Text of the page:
Eternity has the figure eight on its side as a symbol: 00. There are no mistakes, only lessons. And holding an actual prisoner of war diary from 1943 yesterday, and seeing the hand writing, the exquisitely detailed drawings, and knowing that it was the dreaded concentration camp tome of Nancy’s husband Denys Sinclair, the person who actually played the gramophone record while the 50 who had drawn the short straw went down into the long escape tunnel of what was to become known as The Great Escape, filled me with reverence for the past. We build all our lives on happenstances, circumstances, chance, and choice.
These three a.m. sessions of my writing this Blog pale so very much in comparison to what Nancy’s husband to be, and his best friend, Nancy’s brother wrote while in the Stalag Luft 111 Gestapo Kriegsgefangenenlager. Nancy has also several postcards they were allowed to write, each of course highly censored. The past is as real as this moment of my typing. And it finds its way based on what we do, as well as by what is done unto us. I am up early because of jet lag. Yesterday was a 20 hour day. But I gain sleep; the night before I was up at two. And it was my choice to come here. And I am well fed and well quartered. There is no guard at the gate.
Because of this, that. Because Nancy’s twin brother, Denys, drew a short straw he was one of the 50 to escape. And because he escaped, like all the escaped prisoner of war pilots of Stalag Lufte 111, he was caught, and he was shot. The verbatim transcript from a German officer, stamped Top Secret, reveals Himmler to be the comptroller. Because of Himmler’s decision despite much dissuasion, because of Himmler’s unyielding ardour to provide example to all other Prisoner Of War would-be escapees, the famous 50 were shot. Famous? Who will still know their names? Who knew them, besides family and friends, even then? Recently we’ve had children killed with a heroic teacher trying to defend them from a crazed gunman. I cannot recall her name. Do you?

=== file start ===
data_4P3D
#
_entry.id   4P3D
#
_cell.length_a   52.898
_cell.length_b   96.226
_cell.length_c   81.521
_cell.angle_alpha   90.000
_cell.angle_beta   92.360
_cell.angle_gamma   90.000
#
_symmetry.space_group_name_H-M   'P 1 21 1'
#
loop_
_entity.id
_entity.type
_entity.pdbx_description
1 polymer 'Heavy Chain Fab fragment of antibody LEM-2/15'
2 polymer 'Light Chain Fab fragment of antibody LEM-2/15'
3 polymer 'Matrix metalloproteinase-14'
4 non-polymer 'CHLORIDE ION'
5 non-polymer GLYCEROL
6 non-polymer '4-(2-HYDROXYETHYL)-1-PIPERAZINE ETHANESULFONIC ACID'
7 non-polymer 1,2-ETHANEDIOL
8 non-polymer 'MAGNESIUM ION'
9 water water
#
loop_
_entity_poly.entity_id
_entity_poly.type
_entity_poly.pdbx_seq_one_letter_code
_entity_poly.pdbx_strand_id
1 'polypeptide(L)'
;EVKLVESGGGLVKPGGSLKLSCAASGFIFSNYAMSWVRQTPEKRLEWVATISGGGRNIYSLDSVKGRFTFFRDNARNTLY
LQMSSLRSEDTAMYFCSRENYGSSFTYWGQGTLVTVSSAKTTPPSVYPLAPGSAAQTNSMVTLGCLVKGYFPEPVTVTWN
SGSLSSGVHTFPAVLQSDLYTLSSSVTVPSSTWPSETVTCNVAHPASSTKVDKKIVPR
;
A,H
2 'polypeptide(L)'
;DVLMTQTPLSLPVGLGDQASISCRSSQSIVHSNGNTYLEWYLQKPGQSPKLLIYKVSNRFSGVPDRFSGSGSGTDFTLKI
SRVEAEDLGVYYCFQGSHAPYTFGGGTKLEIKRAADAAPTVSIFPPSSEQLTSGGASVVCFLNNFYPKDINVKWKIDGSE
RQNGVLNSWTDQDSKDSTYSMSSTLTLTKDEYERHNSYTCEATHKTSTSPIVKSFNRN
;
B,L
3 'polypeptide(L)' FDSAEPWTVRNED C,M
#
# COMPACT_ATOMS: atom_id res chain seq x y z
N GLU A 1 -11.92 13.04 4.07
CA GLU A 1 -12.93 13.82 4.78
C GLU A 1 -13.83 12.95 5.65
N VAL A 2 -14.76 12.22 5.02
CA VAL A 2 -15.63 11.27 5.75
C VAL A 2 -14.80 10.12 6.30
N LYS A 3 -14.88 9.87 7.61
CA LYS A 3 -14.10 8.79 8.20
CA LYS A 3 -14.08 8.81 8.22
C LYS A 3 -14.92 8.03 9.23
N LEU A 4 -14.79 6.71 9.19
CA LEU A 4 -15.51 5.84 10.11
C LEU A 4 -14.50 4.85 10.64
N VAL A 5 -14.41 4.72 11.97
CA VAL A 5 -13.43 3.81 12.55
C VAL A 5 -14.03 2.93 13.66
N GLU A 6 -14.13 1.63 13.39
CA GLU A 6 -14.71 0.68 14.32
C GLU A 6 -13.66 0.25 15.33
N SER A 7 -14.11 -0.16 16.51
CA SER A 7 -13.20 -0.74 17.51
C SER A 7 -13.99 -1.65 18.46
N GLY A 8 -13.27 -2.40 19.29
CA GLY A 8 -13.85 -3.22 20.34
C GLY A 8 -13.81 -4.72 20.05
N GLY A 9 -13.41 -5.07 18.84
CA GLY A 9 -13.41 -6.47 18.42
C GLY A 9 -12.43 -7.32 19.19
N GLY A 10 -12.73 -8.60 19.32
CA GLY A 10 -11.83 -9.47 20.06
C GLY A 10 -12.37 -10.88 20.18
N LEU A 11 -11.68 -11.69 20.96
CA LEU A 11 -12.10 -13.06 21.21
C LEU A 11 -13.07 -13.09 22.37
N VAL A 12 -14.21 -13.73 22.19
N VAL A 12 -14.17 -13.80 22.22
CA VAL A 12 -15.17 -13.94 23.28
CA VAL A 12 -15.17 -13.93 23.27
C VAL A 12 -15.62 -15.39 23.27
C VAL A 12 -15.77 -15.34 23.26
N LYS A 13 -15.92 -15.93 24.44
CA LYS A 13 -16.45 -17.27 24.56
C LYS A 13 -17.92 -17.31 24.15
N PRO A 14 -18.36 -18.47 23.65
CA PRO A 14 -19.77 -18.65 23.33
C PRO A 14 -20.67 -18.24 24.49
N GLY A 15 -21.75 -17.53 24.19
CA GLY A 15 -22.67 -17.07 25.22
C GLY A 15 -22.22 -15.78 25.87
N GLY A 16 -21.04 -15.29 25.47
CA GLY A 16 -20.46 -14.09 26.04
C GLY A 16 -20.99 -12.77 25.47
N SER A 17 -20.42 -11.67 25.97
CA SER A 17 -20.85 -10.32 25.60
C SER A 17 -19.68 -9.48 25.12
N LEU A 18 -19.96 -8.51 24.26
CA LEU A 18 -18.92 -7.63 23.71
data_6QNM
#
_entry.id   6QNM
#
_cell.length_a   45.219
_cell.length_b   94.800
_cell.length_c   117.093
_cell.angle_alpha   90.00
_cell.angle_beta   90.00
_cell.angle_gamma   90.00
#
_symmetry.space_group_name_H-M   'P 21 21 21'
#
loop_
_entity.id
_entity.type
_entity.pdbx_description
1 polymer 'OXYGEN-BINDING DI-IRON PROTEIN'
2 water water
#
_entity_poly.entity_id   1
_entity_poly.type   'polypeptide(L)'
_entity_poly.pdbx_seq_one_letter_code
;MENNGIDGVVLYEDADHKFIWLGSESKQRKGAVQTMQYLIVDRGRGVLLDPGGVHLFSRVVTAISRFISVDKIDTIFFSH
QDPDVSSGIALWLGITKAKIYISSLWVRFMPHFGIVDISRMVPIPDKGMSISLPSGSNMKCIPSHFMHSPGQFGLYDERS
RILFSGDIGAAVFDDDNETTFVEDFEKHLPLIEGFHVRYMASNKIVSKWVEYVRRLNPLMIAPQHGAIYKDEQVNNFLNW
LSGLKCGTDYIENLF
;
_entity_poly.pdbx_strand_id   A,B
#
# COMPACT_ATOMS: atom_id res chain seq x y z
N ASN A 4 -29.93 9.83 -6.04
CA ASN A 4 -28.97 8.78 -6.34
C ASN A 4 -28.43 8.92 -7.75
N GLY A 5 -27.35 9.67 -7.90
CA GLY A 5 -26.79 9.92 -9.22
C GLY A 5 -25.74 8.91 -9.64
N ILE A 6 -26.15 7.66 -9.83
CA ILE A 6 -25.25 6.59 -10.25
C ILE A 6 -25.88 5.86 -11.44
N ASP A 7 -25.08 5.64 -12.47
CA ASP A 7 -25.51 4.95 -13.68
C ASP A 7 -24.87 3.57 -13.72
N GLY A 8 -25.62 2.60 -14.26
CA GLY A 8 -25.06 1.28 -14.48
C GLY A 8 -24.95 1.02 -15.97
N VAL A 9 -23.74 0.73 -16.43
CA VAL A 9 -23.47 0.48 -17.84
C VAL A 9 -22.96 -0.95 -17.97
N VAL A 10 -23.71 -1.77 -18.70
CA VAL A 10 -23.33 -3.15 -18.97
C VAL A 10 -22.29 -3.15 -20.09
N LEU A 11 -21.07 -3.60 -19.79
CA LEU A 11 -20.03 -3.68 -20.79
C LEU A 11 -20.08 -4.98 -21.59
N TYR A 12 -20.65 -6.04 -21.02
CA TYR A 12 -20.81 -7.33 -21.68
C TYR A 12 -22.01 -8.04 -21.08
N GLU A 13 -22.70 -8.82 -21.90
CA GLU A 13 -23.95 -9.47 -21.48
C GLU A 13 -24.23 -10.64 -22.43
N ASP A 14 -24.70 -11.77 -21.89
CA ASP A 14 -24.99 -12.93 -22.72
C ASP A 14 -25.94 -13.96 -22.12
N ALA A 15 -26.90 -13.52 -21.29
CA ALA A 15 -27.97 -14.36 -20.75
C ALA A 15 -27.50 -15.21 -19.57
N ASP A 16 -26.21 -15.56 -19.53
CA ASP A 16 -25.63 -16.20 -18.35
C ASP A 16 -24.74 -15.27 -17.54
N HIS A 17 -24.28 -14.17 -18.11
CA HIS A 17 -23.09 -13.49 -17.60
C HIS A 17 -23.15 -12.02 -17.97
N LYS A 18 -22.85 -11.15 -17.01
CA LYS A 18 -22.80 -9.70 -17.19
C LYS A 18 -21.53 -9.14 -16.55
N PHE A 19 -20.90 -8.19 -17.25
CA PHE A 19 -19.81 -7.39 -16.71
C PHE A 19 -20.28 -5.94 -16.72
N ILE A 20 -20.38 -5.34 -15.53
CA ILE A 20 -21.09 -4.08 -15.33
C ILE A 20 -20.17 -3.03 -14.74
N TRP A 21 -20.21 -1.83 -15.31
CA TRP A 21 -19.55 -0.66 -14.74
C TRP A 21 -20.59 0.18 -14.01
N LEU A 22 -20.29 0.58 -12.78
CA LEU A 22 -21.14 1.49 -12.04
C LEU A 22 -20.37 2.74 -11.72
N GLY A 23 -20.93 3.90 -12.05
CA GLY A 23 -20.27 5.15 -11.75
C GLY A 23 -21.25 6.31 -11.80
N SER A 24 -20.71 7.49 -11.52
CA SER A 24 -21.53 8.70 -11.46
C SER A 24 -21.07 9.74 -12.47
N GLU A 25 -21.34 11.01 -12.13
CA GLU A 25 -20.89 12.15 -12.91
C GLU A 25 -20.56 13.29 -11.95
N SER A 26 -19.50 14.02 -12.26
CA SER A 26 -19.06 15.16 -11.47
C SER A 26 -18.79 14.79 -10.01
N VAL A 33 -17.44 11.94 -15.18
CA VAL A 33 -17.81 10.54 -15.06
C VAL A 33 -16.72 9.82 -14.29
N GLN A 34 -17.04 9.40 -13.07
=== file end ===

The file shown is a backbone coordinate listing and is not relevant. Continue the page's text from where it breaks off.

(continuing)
Nancy's shock still could not bring to recall the year of the suicides. “I think it was weeks, maybe months apart,” she told me last night, around 9:30 p.m. And her body subtly writhed with pain in the relating of a dreadful period in her life when both her beloved sons, in their 30’s, took their own lives. Ian was found hanging from a tree. His younger brother, a short while later, out of great grief and inability to deal with what his brother had done, tied a rope onto a balcony railing, and jumped over. Both left a wife, and both had two children. Because of this, that. Then Nancy’s second eldest daughter, Diana, just as recent as 2008, having contracted cancer, died. Contracted? As if we bargain and sign and seal and deliver our lives? And yet, we do.
Choices. Denys Sinclair, the best friend made in the concentration camp by Nancy’s twin brother, Denys Street, subsequently sought out Nancy, and married her. And they had five children, and in 1959 they immigrated to Australia. The confusion arises in names. A twin brother shot at wartime, Denys Street. That brother’s best friend, Denys Sinclair, finding Nancy and then marrying her. Add to that Nancy’s Belgian mother, Denise, and clarification attends whomever we discuss. Linda, Diana, Ian, Fiona, Nick. Or Arthur, Denise, Douglas, Denys. Nancy. Pat.
So too for much of life. Clarification becomes paramount. Lest our mistakes are ones we pay for.